BraveNewCheneyWorld: ElBarto79: It kind of makes sense, it's not the banks fault you screwed up and they shouldn't have to pay you.It kind of is the bank's fault. Their software asked for the name on the account. It should have been confirming that the number and name matched, just as a teller would. Instead, it asked for the name then threw the data away.
austin_millbarge: So if the bank accidentally put $100000 in her account she wouldnt have to pay it back, right?
Niveras: LordOfThePings: If there is a wider lesson in Sally's story, it is not to agree to paperless statements.Or to check out your accounts online and verify your biggest transactions (debit or credit).Paperless records seem kind of bullshiat to me. My bank's online site only shows six months worth of transactions, but I'm pretty sure that a bank needs to keep financial records for a hell of a lot longer than six months. It is such a spurious limit that I'd almost want to go back to paper records just out of spite./ Yes, I understand that data storage isn't free, particularly when you're a major, national (or multi-national) business with millions of customers and having what is a fair chance of being literally tons of data to store. I should think a financial institution would need to keep records of its transactions for longer than six months. Hell, I, as a private citizen, am expected to keep records for at least six years, on the chance the government decides to audit me. I'm pretty sure I can't just say "Oh yeah, in Aug 2011 I made X and spent Y. Oh, you need details? Well, data storage is expensive! I don't have that information anymore."/ Yes, I also understand that most banks let you download a file that can be read by most financial management programs to make such personal recordkeeping easier. It's still ridiculous for the bank's site to lack that information, because they need to keep that information anyway.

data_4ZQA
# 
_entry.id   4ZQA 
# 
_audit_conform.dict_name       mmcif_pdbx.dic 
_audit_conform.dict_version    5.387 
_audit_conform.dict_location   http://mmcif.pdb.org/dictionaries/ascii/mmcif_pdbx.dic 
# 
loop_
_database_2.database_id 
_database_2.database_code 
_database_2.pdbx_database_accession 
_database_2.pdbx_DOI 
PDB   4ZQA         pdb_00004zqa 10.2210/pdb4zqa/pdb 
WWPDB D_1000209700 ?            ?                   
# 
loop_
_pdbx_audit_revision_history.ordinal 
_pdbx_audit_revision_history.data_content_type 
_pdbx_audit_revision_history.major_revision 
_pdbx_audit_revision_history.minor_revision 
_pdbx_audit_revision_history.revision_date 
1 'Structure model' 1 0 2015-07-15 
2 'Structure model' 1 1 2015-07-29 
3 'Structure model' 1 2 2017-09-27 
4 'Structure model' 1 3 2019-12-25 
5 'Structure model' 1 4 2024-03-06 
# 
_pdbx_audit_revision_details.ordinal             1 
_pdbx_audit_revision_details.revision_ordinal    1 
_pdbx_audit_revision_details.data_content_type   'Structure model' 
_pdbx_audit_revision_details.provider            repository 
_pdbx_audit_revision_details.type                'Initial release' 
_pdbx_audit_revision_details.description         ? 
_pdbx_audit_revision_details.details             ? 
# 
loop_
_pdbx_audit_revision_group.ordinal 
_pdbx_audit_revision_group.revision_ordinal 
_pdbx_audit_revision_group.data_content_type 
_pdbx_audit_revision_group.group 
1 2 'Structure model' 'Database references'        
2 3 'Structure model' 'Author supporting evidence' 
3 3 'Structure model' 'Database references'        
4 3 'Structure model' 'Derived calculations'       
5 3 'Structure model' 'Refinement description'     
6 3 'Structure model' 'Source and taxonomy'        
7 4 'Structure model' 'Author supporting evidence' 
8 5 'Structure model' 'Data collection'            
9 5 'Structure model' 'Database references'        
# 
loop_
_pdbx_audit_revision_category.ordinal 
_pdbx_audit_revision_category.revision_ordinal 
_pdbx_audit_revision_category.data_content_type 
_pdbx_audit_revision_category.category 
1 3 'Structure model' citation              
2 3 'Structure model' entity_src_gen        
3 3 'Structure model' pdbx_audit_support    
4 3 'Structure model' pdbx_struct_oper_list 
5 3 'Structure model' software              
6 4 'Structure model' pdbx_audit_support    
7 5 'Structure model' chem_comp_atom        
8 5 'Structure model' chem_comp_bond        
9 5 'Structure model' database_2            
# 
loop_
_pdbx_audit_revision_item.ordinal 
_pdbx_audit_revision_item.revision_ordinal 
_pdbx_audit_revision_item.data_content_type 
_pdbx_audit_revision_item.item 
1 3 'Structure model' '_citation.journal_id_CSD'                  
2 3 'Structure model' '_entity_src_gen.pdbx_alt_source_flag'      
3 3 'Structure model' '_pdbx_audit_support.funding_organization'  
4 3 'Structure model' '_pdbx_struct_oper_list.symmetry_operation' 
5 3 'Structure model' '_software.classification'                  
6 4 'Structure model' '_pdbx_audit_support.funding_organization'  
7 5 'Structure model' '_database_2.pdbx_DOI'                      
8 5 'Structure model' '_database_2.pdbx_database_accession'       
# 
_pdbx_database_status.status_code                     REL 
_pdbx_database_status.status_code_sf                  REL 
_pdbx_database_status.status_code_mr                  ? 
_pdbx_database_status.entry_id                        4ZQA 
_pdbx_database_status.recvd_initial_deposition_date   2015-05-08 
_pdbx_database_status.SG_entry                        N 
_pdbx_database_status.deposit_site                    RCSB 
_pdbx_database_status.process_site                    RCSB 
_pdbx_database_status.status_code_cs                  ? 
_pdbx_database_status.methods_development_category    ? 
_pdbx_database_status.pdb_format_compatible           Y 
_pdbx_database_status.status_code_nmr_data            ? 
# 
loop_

BullBearMS: austin_millbarge: So if the bank accidentally put $100000 in her account she wouldnt have to pay it back, right?It took eight posts for someone to mention this little fact?
Monkeyfark Ridiculous: BullBearMS: austin_millbarge: So if the bank accidentally put $100000 in her account she wouldnt have to pay it back, right?It took eight posts for someone to mention this little fact?If the bank accidentally put money into her account, and she withdrew it and refused to repay it, would the bank (a) cry and write ineffectual letters about it, (b) complain to the newspaper, or (c) send lawyers/cops after her?
Trixie212: YodaBlues: Every employer I've ever had requires a voided check to setup direct deposit to verify account information.Our employees have the ability to change their direct deposit information through an employee website. If they opt to do it that way instead of bringing us a paper form and banking information, whatever they enter will be accepted as valid. It's on them if it's incorrect.